Author(s): Jacobi J, Tam BY, Sundram U, von Degenfeld G, Blau HM,
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Abstract Soluble receptors to vascular endothelial growth factor (VEGF) can inhibit its angiogenic effect. Since angiogenesis is involved in wound repair, we hypothesized that adenovirus-mediated gene transfer of a soluble form of VEGF receptor 2 (Flk-1) would attenuate wound healing in mice. C57Bl/6J and genetically diabetic (db/db) mice (each n=20) received intravenous (i.v.) injections of recombinant adenoviruses (10(9) PFU) encoding the ligand-binding ectodomain of VEGF receptor 2 (Flk-1) or cDNA encoding the murine IgG2alpha Fc fragment (each n=10). At 4 days after gene transfer, two full-thickness skin wounds (0.8 cm) were created on the dorsum of each animal. Wound closure was measured over 9-14 days after which wounds were resected for histological analysis. Prior to killing, fluorescent microspheres were systemically injected for quantitation of wound vascularity. Single i.v. injections of adenoviruses encoding soluble Flk-1 significantly decreased wound angiogenesis in both wild-type and diabetic mice. Fluorescence microscopy revealed a 2.0-fold (wild type) and 2.9-fold (diabetic) reduction in wound vascularity in Flk-1-treated animals (p<0.05). Impairment of angiogenesis was confirmed by CD31 immunohistochemistry. Interestingly, despite significant reductions in wound vascularity, wound closure was not grossly delayed. Our data indicates that while VEGF function is essential for optimal wound angiogenesis, it is not required for wound closure.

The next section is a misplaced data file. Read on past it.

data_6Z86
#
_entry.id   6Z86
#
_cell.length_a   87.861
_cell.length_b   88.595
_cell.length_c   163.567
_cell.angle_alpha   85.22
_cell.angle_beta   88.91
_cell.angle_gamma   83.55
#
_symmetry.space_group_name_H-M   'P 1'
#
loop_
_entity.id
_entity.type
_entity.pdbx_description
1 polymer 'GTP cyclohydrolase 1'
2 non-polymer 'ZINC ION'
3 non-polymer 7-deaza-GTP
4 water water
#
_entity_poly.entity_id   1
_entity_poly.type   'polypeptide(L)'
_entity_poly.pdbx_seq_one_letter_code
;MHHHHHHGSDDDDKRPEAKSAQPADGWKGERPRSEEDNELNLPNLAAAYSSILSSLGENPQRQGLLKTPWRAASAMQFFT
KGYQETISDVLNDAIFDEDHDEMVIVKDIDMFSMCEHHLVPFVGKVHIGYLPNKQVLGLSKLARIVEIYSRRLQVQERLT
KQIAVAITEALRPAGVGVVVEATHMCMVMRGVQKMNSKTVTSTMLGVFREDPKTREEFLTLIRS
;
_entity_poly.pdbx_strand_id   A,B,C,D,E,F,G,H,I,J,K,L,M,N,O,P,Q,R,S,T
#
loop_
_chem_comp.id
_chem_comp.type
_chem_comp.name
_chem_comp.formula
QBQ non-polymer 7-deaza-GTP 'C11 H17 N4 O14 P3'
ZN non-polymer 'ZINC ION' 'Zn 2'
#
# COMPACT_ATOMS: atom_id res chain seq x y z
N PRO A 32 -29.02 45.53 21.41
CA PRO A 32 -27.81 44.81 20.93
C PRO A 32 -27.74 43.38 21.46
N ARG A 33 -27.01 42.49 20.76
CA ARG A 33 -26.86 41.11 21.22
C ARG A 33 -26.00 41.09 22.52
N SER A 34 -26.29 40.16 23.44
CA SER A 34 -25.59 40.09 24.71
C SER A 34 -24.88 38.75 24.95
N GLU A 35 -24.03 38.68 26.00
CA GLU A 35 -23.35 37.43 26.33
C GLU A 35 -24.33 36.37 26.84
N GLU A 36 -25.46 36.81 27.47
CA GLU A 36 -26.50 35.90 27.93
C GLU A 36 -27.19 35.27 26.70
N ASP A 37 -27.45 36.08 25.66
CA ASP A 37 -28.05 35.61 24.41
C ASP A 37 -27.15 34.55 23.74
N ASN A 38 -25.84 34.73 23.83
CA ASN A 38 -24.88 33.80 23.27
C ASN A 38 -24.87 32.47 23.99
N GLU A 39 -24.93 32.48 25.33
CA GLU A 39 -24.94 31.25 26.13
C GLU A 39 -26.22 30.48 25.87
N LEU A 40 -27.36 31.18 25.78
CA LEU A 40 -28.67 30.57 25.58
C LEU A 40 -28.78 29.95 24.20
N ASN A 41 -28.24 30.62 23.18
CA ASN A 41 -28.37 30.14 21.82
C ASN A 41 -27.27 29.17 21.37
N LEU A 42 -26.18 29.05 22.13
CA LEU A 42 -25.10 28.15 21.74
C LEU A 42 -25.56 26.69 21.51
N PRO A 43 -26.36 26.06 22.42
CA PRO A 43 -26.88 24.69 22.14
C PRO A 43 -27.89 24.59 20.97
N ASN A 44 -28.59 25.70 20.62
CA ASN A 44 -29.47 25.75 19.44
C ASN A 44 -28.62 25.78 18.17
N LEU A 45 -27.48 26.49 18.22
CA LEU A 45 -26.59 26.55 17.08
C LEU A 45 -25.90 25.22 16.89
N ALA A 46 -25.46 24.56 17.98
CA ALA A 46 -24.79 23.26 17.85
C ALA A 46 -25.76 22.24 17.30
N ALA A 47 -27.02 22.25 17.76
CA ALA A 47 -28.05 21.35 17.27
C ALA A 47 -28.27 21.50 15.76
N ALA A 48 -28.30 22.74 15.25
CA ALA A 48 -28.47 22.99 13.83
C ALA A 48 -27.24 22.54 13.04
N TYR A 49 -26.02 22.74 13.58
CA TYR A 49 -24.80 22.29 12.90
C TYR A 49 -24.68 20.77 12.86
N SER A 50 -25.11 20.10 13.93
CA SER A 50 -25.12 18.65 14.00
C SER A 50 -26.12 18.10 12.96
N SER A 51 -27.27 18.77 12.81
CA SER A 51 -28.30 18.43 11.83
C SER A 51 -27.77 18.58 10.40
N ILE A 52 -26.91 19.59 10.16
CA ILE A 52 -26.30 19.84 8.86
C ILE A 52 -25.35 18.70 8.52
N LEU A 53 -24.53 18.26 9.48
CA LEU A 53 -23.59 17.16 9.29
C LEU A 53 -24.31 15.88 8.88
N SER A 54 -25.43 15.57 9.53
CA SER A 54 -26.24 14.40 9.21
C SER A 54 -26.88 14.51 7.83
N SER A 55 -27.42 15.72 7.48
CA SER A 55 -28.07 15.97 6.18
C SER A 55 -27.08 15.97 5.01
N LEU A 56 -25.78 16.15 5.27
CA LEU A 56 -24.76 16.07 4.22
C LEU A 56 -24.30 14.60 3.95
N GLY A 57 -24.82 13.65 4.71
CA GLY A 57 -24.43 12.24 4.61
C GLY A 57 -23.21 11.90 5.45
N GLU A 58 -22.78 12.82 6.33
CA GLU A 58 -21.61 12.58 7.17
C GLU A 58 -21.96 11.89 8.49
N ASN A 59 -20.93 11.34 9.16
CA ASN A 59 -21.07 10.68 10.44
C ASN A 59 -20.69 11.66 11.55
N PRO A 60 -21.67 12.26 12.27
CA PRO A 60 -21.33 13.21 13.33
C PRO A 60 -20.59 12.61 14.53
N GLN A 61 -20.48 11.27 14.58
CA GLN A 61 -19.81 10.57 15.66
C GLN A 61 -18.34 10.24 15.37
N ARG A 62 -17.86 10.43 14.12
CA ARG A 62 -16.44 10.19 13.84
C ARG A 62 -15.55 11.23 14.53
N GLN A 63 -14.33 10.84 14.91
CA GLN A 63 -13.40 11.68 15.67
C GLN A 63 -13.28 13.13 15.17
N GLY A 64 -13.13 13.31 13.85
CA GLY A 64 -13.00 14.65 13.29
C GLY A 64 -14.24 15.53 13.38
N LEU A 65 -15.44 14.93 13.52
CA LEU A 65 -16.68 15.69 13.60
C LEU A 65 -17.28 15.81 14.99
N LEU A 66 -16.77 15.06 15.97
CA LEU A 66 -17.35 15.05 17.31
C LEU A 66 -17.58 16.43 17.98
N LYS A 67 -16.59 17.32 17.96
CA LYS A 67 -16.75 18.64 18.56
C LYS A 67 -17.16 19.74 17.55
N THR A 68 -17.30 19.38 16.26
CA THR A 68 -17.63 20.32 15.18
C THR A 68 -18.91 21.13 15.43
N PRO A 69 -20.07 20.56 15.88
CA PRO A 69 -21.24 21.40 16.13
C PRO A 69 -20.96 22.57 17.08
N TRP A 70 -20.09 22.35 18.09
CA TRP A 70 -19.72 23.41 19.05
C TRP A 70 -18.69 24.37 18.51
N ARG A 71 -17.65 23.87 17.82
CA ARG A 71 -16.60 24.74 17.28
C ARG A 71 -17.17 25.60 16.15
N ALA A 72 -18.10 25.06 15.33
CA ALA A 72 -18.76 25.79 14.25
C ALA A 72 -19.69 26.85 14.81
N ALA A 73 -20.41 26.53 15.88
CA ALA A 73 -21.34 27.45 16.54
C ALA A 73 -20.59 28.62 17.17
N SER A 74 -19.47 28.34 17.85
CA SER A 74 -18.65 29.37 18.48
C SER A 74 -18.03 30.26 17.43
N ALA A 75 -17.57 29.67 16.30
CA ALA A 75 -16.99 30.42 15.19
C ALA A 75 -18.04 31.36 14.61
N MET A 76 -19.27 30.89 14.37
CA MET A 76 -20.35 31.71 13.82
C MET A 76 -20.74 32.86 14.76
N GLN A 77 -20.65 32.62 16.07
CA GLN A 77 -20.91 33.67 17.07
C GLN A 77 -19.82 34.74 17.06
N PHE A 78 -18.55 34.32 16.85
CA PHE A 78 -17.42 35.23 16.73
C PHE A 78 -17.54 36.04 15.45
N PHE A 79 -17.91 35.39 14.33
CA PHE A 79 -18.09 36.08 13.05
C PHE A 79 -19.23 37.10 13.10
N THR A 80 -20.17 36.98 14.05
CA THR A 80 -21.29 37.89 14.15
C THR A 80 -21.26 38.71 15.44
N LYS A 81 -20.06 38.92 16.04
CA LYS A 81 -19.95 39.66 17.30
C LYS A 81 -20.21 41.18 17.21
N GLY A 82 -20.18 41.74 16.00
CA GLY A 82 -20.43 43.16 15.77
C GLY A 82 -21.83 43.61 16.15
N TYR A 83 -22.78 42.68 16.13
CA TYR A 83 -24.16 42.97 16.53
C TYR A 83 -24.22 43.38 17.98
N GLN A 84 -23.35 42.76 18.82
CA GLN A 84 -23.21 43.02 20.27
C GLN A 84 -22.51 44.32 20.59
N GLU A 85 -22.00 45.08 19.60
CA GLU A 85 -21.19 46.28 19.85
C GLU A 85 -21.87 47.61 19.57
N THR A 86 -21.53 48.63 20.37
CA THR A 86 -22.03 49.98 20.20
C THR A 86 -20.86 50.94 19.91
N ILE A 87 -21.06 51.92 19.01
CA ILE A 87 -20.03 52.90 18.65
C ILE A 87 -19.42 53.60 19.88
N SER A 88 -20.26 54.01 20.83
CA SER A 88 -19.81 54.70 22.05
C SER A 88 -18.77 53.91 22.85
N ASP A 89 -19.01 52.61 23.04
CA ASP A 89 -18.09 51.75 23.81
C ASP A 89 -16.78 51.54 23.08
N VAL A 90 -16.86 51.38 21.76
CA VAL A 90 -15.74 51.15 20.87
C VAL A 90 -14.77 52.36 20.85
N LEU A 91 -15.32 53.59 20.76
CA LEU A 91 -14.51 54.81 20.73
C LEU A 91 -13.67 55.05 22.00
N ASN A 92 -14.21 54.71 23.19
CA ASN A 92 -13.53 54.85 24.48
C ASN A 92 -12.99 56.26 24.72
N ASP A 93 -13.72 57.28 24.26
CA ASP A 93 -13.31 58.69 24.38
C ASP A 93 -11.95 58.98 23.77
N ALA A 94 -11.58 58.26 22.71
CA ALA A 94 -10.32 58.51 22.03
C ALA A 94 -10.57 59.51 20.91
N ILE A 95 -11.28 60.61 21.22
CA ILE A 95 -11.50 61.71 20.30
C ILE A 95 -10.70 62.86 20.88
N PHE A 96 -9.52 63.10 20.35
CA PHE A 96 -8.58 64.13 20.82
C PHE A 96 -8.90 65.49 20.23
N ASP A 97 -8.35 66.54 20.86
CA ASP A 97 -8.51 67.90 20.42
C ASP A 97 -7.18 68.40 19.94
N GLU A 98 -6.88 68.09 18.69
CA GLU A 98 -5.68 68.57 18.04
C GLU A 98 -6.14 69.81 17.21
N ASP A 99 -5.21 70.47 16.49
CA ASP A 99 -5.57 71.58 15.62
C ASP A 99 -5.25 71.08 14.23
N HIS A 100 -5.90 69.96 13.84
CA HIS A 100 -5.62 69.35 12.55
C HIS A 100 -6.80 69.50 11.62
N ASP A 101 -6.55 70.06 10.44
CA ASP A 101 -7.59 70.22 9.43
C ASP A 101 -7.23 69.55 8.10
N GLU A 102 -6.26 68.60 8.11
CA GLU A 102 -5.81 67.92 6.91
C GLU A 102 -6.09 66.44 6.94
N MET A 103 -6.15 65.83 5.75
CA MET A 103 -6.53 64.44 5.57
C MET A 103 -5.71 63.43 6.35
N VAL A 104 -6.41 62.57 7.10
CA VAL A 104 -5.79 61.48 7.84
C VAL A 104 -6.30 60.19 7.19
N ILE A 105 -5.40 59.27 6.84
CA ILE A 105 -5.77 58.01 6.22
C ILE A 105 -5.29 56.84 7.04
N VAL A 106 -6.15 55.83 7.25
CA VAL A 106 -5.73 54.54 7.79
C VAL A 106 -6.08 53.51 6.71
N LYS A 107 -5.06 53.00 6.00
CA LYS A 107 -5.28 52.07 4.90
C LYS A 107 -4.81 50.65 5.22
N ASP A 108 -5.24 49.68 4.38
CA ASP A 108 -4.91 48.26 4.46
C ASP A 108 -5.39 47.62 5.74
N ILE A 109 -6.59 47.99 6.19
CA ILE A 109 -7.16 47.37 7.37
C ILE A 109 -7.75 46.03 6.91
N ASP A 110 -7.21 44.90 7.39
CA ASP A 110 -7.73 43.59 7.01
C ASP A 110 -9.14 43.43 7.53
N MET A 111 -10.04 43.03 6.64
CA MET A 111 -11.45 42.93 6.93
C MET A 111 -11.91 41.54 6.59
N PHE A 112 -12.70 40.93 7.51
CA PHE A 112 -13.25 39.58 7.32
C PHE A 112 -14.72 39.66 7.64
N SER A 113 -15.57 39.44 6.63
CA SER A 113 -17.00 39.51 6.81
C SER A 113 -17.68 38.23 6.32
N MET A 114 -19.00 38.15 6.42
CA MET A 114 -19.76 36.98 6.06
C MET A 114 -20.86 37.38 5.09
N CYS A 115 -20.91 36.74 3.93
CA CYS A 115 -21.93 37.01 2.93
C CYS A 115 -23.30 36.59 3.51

This article was published in Gene Ther
and referenced in Journal of Clinical & Experimental Ophthalmology